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Question about slow wipers

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  • Question about slow wipers

    Can anyone tell me if the electrical windshield wipers in my 1962 Hawk and 1966 Cruiser tend to start out slow because old, stiff lubricant in the joints of the arms connected to the motor, or is it old grease or something in the motor itself? Were they this way when new? When I first turn on the wipers in my Cruiser (low speed) at about a temperature of 60+ degrees outside, it can take 6 to 8 seconds to make the first sweep one way! That's awfully slow, even just starting out.

  • #2
    Very well could be both, Scott. The motor and gear box most likely still has the grease from 1963 in there, just not lubing. It can be disassembled, cleaned and fresh, modern grease installed. While you're there,pop the ends off of the motor and check for the same problem on the bearings. Clean the brushes and armature also. The wiper pivots are harder to lube. Remove the wiper blade/arm assemblies, then remove the cowl vent screen (between the back of the hood and bottom ao the windshield, three or four screws at toe front edge) at this point you can reach and disconnect the wiper linkage and remove each pivot. Turn them upside down to get oil where it needs to go. One thing that areally helps on older cars is RainEx. It makes the water bead up and acts as a lubericant for the wiper blades. OBTW, New wiper blades are a help too. Hope this helps.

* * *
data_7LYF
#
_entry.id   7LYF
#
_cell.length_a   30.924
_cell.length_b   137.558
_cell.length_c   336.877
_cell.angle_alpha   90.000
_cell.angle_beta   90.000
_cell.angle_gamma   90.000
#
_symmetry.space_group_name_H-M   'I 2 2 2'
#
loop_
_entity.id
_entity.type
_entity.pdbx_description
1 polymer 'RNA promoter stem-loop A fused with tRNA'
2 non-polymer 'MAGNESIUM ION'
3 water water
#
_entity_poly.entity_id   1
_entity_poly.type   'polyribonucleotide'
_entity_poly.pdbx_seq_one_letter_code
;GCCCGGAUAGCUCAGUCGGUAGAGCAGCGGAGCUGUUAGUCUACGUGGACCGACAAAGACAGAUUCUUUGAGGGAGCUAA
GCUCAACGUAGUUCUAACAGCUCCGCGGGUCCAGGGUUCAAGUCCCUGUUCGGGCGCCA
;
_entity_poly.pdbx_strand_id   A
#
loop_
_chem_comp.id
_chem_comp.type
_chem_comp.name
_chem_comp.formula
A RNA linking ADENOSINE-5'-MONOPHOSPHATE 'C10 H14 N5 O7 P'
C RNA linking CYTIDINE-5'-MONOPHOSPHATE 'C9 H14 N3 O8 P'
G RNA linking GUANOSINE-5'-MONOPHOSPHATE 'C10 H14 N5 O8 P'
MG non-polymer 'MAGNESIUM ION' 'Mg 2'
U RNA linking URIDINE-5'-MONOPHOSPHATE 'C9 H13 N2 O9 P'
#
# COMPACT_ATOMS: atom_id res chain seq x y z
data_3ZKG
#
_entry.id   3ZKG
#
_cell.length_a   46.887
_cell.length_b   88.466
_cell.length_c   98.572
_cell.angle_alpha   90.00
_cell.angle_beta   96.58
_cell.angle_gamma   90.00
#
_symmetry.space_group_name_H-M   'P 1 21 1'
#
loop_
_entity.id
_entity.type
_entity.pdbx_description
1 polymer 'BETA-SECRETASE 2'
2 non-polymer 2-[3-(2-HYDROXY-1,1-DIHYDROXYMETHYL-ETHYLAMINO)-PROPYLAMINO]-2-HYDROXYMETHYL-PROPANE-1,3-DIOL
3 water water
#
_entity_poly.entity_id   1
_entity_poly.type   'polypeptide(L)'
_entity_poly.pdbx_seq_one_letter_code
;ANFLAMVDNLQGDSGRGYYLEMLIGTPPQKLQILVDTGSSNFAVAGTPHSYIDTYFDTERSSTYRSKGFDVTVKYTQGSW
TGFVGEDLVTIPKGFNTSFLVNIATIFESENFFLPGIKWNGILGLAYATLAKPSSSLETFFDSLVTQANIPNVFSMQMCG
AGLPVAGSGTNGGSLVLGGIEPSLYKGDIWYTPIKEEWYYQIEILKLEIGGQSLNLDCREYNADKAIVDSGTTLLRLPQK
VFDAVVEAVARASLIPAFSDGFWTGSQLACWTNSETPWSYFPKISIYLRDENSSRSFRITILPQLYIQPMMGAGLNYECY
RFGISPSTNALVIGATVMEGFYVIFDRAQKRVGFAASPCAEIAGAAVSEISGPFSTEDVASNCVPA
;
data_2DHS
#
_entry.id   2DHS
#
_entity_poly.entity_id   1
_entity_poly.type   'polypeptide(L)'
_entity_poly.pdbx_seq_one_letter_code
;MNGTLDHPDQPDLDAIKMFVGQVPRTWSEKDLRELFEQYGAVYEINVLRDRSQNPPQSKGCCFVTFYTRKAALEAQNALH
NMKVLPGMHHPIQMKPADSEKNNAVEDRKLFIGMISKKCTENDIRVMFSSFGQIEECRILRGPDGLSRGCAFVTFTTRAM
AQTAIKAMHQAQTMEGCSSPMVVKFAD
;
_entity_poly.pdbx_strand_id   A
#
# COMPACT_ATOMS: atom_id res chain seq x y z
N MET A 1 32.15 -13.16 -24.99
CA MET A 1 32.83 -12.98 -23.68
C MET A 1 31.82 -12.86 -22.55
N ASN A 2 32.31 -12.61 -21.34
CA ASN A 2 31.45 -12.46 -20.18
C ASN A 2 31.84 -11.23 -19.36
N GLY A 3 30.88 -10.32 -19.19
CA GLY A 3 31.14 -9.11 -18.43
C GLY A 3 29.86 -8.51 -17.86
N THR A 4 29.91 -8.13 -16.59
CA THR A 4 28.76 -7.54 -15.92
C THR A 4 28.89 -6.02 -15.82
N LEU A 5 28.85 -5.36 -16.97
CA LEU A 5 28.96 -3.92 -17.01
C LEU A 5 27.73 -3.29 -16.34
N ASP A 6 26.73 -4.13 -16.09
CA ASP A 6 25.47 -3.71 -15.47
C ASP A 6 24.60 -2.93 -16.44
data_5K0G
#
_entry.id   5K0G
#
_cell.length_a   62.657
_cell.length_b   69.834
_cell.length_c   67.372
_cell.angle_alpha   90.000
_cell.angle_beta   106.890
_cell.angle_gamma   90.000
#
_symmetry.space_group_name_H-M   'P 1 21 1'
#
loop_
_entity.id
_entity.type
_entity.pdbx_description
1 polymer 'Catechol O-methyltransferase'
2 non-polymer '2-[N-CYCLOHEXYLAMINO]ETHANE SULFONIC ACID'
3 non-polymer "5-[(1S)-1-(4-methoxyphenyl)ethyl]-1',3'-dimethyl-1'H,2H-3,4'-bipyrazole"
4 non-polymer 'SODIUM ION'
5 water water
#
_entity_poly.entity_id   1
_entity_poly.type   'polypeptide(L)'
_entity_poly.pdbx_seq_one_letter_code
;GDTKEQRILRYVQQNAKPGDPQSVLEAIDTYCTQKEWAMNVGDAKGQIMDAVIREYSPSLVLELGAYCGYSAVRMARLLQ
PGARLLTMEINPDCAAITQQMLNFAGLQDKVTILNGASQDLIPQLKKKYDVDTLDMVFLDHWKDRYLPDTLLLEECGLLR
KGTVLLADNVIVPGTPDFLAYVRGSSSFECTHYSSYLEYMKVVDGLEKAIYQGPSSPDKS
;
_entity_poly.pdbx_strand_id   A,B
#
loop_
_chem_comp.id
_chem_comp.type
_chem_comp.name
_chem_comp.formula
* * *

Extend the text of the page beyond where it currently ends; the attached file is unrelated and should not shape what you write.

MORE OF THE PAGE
Dan

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    • #3
      Can the motor be taken off the cowl wall and disonnected from the arms that way, or do you have to disconnect the arms from the area under the screen first before trying to get the motor off the cowl?
      "Madness...is the exception in individuals, but the rule in groups" - Nietzsche.

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      • #4
        Ya gotta take the arms off first.[xx(]

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        1957 Transtar 1/2ton
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        No deceptive flags to prove I'm patriotic - no biblical BS to impress - just ME and Studebakers - as it should be.

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        • #5
          N8 has found that taking the motor apart, cleaning out the old lube and regreasing usually does the trick.

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          • #6
            Thanks Mr Biggs. Knowing the way engineers love to plan out cars I figured the arms would have to come out first. The other way would have just been too convenient.

            I'll also plan on taking JDP's and Nate's approach (I can only guess how many times John has dealt with this over the years).
            "Madness...is the exception in individuals, but the rule in groups" - Nietzsche.

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